SAFS can be a troublesome asthma

SAFS can be a troublesome asthma. Patients are often adult male or females, with a mean age at diagnosis of ~50 years. Their pulmonary function measured by FEV1 or peak flow varies from 20-120% predicted, depending on how well their disease is controlled.
Many have significant nasal symptoms with runny nose, sneezing and hay fever- like symptoms. They do not produce plugs of sputum, like ABPA patients do, although CT scans may show some mucous in airways. ABPA is a hypersensitivity reaction rather than a true infection.
• The pathogenesis of ABPA is not completely understood, but specific IgE-mediated type I hypersensitivity reactions, specific IgG-mediated type III hypersensitivity reactions, and abnormal T-lymphocyte cellular immune responses have all been implicated.
• It most commonly occurs in patients with asthma or cystic fibrosis.
• Patients with ABPA usually present with episodic wheezing, occasional productive cough Eosinophilia is common feature of SAFS. Most are completely dependent on high dose inhaled corticosteroids, with intermittent courses of oral steroids required for exacerbations, and some on continuous oral steroids. Chronic persistent asthma symptoms which are poorly controlled by multiple medications is a common feature for SAFS. Admission to hospital for asthma exacerbations is also common.
The criteria for defining SAFS are
• Severe asthma (British Thoracic Society step 4 or worse)
• Exclusion of ABPA ( total IgE 1,000 IU/mL)
C = Central bronchiectasis
S = Serums A fumigatus-specific IgG and IgE (more than twice the value of pooled serum samples from patients with asthma who have Aspergillus hypersensitivity)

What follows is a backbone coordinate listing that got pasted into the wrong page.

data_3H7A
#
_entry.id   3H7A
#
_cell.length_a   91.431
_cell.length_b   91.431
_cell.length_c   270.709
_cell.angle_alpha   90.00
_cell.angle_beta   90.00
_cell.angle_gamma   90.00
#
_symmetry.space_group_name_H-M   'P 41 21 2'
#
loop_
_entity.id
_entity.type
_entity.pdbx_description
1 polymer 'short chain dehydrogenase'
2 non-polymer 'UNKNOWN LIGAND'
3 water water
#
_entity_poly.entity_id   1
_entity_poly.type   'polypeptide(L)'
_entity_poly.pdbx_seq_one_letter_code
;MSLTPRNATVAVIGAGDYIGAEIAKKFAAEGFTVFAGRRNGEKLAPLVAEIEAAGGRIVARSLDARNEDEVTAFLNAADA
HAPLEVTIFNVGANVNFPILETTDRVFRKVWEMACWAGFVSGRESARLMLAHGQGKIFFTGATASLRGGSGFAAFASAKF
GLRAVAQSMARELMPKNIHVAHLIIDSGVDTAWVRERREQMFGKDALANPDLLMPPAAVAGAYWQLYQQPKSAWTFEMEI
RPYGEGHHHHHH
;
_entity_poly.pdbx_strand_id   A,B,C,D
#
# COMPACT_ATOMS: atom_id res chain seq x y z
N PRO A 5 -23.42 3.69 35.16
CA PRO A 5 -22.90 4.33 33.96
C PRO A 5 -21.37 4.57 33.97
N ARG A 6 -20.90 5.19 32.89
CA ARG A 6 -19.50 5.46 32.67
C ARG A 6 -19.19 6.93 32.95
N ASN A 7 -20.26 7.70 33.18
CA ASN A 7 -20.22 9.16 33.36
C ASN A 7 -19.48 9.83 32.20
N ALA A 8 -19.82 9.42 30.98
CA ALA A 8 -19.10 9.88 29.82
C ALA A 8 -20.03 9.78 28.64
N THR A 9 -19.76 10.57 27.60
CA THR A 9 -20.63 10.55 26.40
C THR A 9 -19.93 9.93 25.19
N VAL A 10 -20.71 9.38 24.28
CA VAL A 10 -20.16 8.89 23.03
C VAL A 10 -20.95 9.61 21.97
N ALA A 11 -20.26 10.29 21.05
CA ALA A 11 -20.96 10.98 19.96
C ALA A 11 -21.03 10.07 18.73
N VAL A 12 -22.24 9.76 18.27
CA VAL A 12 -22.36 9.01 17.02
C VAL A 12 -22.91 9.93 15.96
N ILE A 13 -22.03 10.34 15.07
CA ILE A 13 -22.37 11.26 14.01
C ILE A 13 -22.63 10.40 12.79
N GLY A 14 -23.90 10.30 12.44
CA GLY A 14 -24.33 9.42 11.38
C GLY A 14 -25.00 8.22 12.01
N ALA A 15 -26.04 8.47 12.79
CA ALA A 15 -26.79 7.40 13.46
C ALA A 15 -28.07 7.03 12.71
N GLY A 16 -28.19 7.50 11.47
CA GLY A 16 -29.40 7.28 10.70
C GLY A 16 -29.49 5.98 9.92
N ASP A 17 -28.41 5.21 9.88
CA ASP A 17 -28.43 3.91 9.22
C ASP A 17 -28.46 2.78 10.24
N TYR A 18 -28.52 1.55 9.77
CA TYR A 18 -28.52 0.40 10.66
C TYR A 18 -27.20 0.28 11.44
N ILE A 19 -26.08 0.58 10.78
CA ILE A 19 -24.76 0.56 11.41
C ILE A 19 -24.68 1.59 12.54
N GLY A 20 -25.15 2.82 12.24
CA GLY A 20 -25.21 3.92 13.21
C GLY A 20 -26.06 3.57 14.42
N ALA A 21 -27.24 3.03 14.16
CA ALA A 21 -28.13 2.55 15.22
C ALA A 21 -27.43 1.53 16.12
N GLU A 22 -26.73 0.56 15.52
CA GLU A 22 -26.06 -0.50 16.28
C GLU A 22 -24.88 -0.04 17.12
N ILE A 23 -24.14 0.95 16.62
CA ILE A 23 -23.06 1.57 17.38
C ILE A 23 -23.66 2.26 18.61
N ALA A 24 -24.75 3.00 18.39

Minor criteria

1. Positive presence of Aspergillus in sputum
2. Expectoration of brownish black mucus plugs
3. Delayed skin reaction to Aspergillus antigen (type III reaction)
The presence of six of eight major criteria makes the diagnosis almost certain.
The disease is further classified as ABPA-S or ABPA-CB on the absence or presence of central bronchiectasis, respectively

Minimal ABPA-CB (Central Bronchiectasis)
1. Asthma
2. Immediate cutaneous hyperreactivity to Aspergillus antigens
3. Central bronchiectasis
4. Elevated IgE
5. Raised A fumigatus-specific IgG and IgE
Minimal ABPA-S (Serum)
1. Asthma
2. Immediate cutaneous hyperreactivity to Aspergillus antigens
3. Transient pulmonary infiltrates on chest radiograph
4. Elevated IgE
5. Raised A fumigatus-specific IgG and IgE

While some patients are sensitised to many fungi, the majority only react to one of two fungi. The commonest fungi that patients are sensitised to are A. fumigatus and C. albicans, with A. alternata, Trichopyton spp., Cladosporium herbarum, Penicillium chrysogenum and Botrytis cinerea.
Patients with SAFS are usually on multiple medications. Long-term inhaled and frequent courses of oral corticosteroids, usually control the patients’ worst symptoms but have well known adverse events. These patients are usually already taking either short or long-acting beta-2 agonists or leukotriene antagonists with some benefit.
Antifungal therapy with itraconazole (200mg orally, twice daily) is beneficial in having a major effect on pulmonary and nasal symptoms. (Therapeutic drug monitoring is advised for itraconazole to optimize exposure to itraconazole, which may require switching between capsules and oral solution, and sometimes raising or lowering the dose). Fluconazole may be beneficial in those sensitised to Trichophyton spp. The required duration of antifungal therapy is uncertain.